Nicole Grehn lost control of everything when her heart stopped. She’s taking it back now.
by Joni Moths Mueller
Had she been in a car accident or running a marathon Nicole Grehn says it might be easier to understand. But she was standing — literally — in a gas station in Minocqua, Wis., when she collapsed. Her heart had suddenly stopped beating. Then a collection of lucky coincidences fell into line: the gas station attendant recognized the emergency and called 911; an ambulance driving past at that exact moment was empty; and Howard Young Medical Center stood directly across the street. Grehn was swept up and placed in the hands of ER doctors within minutes. That was just the beginning.
She was flown to regional magnet Aspirus Wausau Hospital, where she coded 40 times. From there she was rushed by ambulance to Milwaukee’s Froedtert Hospital adult trauma center, where she flat-lined 30 times. Her body began shutting down, her organs failing, sepsis spreading and her legs dying. Doctors hoped to save her life with bilateral above-the-knee amputation of her legs. It worked. Almost immediately her heart responded. Four days later, she woke from an induced coma. “For two days I didn’t know my legs had been amputated,” she says. “Then I lost it.” Just nine days had changed everything.
It took nearly four months to figure out what went wrong for the seemingly ultra-healthy 24-year-old. It was catecholaminergic polymorphic ventricular tachycardia or CPVT, with a mutation doctors hadn’t seen before.
But that’s the past, maybe fewer than two years in calendar days but light years ago in Grehn’s mind. Now she’s at Marquette in the generalist entry master’s program for non-nursing graduates. She’s going to be a nurse, a darn good one. She knows it because she saw the best nurses do their best for her. Of course it took her some time to arrive here. “I thought I’m never going to be able to do anything again. I’m screwed,” she says of the early days of trying to accept this contortion of her life.
After she got her first set of prosthetic legs, things began to change. “That was one of the best feelings in my entire life,” she says of the moment she stood. She still had to rely heavily on her wheelchair and crutches because standing was tough and painful. She wasn’t satisfied.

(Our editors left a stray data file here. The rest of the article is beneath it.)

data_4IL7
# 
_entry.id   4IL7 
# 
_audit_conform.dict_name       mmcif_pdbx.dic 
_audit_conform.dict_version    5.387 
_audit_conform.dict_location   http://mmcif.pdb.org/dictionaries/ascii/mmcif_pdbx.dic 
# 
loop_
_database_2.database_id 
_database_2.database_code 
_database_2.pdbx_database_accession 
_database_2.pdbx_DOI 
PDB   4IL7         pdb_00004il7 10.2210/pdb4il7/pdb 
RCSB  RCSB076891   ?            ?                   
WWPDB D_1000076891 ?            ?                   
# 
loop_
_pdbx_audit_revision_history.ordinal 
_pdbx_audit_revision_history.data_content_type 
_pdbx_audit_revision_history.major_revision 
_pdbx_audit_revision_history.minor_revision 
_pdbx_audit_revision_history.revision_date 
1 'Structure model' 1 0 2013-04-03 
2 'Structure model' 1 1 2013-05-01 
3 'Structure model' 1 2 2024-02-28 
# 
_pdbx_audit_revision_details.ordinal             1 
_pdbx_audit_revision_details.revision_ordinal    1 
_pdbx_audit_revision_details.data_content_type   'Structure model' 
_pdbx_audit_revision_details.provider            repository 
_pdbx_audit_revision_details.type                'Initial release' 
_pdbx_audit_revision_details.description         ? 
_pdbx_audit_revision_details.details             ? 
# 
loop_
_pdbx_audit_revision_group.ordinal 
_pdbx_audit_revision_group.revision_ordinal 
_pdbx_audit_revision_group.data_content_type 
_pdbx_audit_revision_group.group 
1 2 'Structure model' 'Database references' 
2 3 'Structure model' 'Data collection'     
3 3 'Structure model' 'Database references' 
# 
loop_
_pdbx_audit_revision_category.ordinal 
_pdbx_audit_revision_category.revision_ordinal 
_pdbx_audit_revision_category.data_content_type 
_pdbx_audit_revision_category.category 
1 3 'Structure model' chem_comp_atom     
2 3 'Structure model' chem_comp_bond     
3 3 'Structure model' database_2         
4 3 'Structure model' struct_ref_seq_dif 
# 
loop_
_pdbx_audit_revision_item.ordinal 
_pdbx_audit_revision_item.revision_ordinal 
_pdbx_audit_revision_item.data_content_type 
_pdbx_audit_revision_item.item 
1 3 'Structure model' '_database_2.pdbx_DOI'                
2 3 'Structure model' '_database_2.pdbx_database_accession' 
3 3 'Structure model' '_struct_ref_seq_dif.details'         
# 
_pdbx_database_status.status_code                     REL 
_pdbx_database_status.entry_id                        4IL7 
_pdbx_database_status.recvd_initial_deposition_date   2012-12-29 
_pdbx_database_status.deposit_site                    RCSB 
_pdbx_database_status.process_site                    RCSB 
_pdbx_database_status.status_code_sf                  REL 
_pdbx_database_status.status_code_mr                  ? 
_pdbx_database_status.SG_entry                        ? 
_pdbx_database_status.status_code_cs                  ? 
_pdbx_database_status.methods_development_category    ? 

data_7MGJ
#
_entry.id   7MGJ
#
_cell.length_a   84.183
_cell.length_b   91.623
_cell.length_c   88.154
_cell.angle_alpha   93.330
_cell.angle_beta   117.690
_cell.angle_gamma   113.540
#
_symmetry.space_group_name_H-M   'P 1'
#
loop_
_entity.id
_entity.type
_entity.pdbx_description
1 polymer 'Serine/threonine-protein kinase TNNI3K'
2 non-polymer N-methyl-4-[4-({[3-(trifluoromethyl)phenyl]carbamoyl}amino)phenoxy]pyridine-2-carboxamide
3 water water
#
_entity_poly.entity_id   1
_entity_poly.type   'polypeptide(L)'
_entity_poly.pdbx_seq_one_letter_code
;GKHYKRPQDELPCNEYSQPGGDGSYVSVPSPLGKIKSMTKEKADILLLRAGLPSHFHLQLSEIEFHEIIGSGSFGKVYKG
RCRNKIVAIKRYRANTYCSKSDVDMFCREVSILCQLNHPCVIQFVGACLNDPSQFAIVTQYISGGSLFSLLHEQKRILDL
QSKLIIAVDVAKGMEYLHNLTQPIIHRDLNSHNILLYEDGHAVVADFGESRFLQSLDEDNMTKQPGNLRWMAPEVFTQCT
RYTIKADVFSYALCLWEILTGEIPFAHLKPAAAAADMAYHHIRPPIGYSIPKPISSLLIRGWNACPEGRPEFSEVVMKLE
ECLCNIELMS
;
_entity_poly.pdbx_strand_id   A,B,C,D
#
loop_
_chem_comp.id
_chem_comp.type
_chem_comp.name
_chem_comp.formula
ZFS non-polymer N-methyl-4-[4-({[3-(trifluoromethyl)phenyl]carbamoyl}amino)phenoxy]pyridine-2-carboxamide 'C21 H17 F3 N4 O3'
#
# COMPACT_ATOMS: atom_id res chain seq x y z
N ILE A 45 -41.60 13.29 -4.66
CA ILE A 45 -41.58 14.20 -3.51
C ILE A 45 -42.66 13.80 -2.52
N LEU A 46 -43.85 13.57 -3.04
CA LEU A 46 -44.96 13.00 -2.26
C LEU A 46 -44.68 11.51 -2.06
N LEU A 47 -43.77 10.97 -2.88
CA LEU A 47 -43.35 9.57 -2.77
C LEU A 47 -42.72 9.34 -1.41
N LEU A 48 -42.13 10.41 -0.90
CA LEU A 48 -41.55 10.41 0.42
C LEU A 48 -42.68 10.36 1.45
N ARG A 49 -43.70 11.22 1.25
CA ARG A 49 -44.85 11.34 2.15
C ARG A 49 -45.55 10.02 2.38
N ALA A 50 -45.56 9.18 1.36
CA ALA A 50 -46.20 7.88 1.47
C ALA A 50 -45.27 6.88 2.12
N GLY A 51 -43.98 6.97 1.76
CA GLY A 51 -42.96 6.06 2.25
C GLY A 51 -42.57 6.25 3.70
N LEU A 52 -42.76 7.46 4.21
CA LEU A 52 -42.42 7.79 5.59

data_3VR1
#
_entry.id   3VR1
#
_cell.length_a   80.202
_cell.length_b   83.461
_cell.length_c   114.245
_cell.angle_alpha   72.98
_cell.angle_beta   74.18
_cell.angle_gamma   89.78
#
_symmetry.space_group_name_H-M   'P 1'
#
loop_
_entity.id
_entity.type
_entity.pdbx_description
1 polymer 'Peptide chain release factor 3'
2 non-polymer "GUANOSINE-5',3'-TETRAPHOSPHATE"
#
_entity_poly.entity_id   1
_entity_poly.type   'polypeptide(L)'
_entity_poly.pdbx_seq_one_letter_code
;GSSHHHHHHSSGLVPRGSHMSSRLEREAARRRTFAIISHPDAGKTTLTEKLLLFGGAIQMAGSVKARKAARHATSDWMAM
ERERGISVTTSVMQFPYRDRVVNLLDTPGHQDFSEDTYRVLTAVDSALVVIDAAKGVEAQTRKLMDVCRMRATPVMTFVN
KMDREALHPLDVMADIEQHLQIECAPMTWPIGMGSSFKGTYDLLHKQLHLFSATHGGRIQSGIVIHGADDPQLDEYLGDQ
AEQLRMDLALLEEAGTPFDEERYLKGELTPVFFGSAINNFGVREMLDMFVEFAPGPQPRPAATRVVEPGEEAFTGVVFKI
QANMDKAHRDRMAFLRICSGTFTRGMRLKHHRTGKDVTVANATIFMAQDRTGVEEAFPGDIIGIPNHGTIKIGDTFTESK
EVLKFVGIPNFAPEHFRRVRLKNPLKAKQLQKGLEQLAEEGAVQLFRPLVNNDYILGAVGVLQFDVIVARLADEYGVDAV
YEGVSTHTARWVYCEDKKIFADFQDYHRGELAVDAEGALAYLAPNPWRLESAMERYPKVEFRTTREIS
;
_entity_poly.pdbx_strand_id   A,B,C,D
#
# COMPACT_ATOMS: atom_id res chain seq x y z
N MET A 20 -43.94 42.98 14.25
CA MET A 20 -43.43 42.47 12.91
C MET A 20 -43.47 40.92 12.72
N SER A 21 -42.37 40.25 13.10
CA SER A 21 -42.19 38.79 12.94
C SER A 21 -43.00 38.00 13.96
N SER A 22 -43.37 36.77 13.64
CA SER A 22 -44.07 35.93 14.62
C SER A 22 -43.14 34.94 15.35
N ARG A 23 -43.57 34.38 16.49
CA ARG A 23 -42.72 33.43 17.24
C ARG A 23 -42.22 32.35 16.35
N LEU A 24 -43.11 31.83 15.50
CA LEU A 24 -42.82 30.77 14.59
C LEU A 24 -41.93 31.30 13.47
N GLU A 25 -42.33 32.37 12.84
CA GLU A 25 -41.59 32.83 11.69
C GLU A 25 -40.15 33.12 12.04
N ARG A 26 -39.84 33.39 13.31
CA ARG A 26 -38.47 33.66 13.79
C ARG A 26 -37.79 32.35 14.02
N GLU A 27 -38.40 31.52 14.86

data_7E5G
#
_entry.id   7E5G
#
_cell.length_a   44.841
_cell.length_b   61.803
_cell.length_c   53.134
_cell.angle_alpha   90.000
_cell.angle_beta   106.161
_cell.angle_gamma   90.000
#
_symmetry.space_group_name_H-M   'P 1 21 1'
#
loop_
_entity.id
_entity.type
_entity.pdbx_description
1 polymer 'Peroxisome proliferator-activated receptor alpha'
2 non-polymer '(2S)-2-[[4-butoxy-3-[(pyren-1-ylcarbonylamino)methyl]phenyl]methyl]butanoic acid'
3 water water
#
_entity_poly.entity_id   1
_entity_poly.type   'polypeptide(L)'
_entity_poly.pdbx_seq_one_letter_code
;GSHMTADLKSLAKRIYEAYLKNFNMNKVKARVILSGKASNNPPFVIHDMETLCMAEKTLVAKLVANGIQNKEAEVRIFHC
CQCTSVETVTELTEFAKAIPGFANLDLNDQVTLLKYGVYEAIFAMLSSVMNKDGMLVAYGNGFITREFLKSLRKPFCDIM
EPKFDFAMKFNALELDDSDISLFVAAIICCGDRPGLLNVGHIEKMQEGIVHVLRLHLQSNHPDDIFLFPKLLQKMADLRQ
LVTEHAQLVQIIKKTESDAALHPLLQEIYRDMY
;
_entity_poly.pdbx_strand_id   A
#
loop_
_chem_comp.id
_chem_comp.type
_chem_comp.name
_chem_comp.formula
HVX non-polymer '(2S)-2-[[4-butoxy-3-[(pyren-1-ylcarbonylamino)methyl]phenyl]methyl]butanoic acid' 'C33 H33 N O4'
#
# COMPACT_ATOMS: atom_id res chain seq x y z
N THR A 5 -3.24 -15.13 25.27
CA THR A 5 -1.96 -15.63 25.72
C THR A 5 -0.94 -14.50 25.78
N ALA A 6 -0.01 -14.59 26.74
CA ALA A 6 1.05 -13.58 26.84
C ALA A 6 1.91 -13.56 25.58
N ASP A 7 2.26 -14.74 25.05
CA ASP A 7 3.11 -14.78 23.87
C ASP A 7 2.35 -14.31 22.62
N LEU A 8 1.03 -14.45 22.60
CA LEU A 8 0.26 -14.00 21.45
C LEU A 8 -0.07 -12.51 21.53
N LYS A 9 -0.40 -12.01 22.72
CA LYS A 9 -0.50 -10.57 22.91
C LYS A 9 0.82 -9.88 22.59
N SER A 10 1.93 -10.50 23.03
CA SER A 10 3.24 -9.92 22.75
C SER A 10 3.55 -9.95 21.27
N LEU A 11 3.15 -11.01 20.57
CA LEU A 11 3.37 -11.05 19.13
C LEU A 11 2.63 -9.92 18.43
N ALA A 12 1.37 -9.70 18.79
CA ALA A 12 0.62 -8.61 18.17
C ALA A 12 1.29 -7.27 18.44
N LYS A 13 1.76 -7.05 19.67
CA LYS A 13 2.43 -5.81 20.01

She began surfing the web to watch YouTube videos of bilateral above knee amputees walking comfortably and smoothly. “I saw that and said, ‘I want that to be me.’” She traveled to Hanger Clinic in Oklahoma City for a boot camp for amputees and began putting a plan in motion. “I rolled into the room and saw about 40 kindred amputees.”
Because of extreme phantom pain she was reluctant when asked to try standing on her amputated legs. But she decided to push on when a doctor coaxed her into stepping onto the palms of his hands. “There was no phantom pain for the first time in eight months,” she says, still incredulous. “The minute I saw that, I thought I can do this, I’m ready. I applied to Marquette that very night. I was nervous, but I hit ‘send’ on my application.”
The acceptance email came days later. “I was validated. They believe in me, believe I can do this, and they don’t even know me,” she remembers thinking. “That was a key factor in my recovery.”
Grehn says that losing her legs made her find a purpose in life and more confidence than she felt before losing her legs. “I’ve made a family of people I never would’ve had if this hadn’t happened to me,” she says of her friends at Hanger Clinic.
In three years she’ll be a nurse — no doubt in her mind — a nurse because she says it was nurses who got her through this awful ordeal. And she’ll be an orthopedic nurse because that’s where she can make a difference. “I’ll be able to give something totally different, to walk into the room of a fresh amputee and tell them that they can do this, that their life isn’t over,” she says, “that, yes, it’s going to suck, yes, it’s going to be hard work but it’s going to get better. I wish I’d had someone who could’ve told me that.”